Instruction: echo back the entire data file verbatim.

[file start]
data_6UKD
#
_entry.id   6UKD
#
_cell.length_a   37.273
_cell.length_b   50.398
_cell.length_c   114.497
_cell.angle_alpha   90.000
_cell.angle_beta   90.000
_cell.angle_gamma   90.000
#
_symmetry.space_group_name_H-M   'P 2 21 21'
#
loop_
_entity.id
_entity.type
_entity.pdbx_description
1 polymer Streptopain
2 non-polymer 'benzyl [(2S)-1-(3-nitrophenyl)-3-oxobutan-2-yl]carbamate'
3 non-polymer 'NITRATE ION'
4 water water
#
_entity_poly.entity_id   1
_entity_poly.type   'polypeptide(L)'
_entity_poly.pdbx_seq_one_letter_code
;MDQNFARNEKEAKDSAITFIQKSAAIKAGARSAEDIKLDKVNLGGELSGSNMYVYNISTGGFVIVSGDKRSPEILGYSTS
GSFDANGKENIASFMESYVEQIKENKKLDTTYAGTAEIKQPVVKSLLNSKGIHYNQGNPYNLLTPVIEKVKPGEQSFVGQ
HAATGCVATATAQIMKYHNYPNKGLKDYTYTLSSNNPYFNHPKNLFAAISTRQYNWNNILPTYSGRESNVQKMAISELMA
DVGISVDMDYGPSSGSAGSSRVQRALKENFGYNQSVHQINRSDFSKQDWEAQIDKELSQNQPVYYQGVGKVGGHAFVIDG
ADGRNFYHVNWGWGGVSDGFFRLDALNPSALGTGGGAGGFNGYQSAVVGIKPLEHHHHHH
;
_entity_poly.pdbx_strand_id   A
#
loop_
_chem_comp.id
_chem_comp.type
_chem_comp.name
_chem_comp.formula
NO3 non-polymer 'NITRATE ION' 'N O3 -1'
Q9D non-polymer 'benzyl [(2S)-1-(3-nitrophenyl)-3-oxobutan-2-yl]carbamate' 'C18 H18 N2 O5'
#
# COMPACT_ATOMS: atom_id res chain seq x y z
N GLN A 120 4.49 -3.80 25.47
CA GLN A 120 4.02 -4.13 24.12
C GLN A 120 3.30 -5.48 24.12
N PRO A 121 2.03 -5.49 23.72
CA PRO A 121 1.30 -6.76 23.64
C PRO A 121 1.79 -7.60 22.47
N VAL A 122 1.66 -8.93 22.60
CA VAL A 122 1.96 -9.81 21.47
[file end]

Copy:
data_6UKD
#
_entry.id   6UKD
#
_cell.length_a   37.273
_cell.length_b   50.398
_cell.length_c   114.497
_cell.angle_alpha   90.000
_cell.angle_beta   90.000
_cell.angle_gamma   90.000
#
_symmetry.space_group_name_H-M   'P 2 21 21'
#
loop_
_entity.id
_entity.type
_entity.pdbx_description
1 polymer Streptopain
2 non-polymer 'benzyl [(2S)-1-(3-nitrophenyl)-3-oxobutan-2-yl]carbamate'
3 non-polymer 'NITRATE ION'
4 water water
#
_entity_poly.entity_id   1
_entity_poly.type   'polypeptide(L)'
_entity_poly.pdbx_seq_one_letter_code
;MDQNFARNEKEAKDSAITFIQKSAAIKAGARSAEDIKLDKVNLGGELSGSNMYVYNISTGGFVIVSGDKRSPEILGYSTS
GSFDANGKENIASFMESYVEQIKENKKLDTTYAGTAEIKQPVVKSLLNSKGIHYNQGNPYNLLTPVIEKVKPGEQSFVGQ
HAATGCVATATAQIMKYHNYPNKGLKDYTYTLSSNNPYFNHPKNLFAAISTRQYNWNNILPTYSGRESNVQKMAISELMA
DVGISVDMDYGPSSGSAGSSRVQRALKENFGYNQSVHQINRSDFSKQDWEAQIDKELSQNQPVYYQGVGKVGGHAFVIDG
ADGRNFYHVNWGWGGVSDGFFRLDALNPSALGTGGGAGGFNGYQSAVVGIKPLEHHHHHH
;
_entity_poly.pdbx_strand_id   A
#
loop_
_chem_comp.id
_chem_comp.type
_chem_comp.name
_chem_comp.formula
NO3 non-polymer 'NITRATE ION' 'N O3 -1'
Q9D non-polymer 'benzyl [(2S)-1-(3-nitrophenyl)-3-oxobutan-2-yl]carbamate' 'C18 H18 N2 O5'
#
# COMPACT_ATOMS: atom_id res chain seq x y z
N GLN A 120 4.49 -3.80 25.47
CA GLN A 120 4.02 -4.13 24.12
C GLN A 120 3.30 -5.48 24.12
N PRO A 121 2.03 -5.49 23.72
CA PRO A 121 1.30 -6.76 23.64
C PRO A 121 1.79 -7.60 22.47
N VAL A 122 1.66 -8.93 22.60
CA VAL A 122 1.96 -9.81 21.47